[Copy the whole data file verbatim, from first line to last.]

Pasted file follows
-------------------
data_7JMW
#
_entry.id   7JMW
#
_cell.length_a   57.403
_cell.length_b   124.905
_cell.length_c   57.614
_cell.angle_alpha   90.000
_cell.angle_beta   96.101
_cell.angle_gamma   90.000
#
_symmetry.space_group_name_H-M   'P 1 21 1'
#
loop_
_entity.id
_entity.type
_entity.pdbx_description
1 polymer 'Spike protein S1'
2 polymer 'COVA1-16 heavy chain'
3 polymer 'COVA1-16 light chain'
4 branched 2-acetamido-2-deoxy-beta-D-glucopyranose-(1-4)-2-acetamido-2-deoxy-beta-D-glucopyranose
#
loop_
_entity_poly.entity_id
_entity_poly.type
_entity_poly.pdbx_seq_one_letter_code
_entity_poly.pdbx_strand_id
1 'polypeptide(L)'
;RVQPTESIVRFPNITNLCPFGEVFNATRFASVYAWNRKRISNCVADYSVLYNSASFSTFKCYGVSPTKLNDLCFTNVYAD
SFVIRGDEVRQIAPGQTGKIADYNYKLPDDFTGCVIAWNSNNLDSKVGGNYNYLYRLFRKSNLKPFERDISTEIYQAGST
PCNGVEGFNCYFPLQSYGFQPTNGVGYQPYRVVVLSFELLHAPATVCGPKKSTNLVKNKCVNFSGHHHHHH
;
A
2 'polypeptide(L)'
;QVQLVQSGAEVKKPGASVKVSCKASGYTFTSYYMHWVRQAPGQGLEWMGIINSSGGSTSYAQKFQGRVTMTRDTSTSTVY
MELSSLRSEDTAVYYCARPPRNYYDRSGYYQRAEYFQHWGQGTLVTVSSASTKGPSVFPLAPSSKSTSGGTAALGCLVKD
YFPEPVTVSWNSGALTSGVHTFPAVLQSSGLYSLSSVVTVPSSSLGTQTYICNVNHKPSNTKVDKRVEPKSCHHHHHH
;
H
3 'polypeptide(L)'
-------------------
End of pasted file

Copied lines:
data_7JMW
#
_entry.id   7JMW
#
_cell.length_a   57.403
_cell.length_b   124.905
_cell.length_c   57.614
_cell.angle_alpha   90.000
_cell.angle_beta   96.101
_cell.angle_gamma   90.000
#
_symmetry.space_group_name_H-M   'P 1 21 1'
#
loop_
_entity.id
_entity.type
_entity.pdbx_description
1 polymer 'Spike protein S1'
2 polymer 'COVA1-16 heavy chain'
3 polymer 'COVA1-16 light chain'
4 branched 2-acetamido-2-deoxy-beta-D-glucopyranose-(1-4)-2-acetamido-2-deoxy-beta-D-glucopyranose
#
loop_
_entity_poly.entity_id
_entity_poly.type
_entity_poly.pdbx_seq_one_letter_code
_entity_poly.pdbx_strand_id
1 'polypeptide(L)'
;RVQPTESIVRFPNITNLCPFGEVFNATRFASVYAWNRKRISNCVADYSVLYNSASFSTFKCYGVSPTKLNDLCFTNVYAD
SFVIRGDEVRQIAPGQTGKIADYNYKLPDDFTGCVIAWNSNNLDSKVGGNYNYLYRLFRKSNLKPFERDISTEIYQAGST
PCNGVEGFNCYFPLQSYGFQPTNGVGYQPYRVVVLSFELLHAPATVCGPKKSTNLVKNKCVNFSGHHHHHH
;
A
2 'polypeptide(L)'
;QVQLVQSGAEVKKPGASVKVSCKASGYTFTSYYMHWVRQAPGQGLEWMGIINSSGGSTSYAQKFQGRVTMTRDTSTSTVY
MELSSLRSEDTAVYYCARPPRNYYDRSGYYQRAEYFQHWGQGTLVTVSSASTKGPSVFPLAPSSKSTSGGTAALGCLVKD
YFPEPVTVSWNSGALTSGVHTFPAVLQSSGLYSLSSVVTVPSSSLGTQTYICNVNHKPSNTKVDKRVEPKSCHHHHHH
;
H
3 'polypeptide(L)'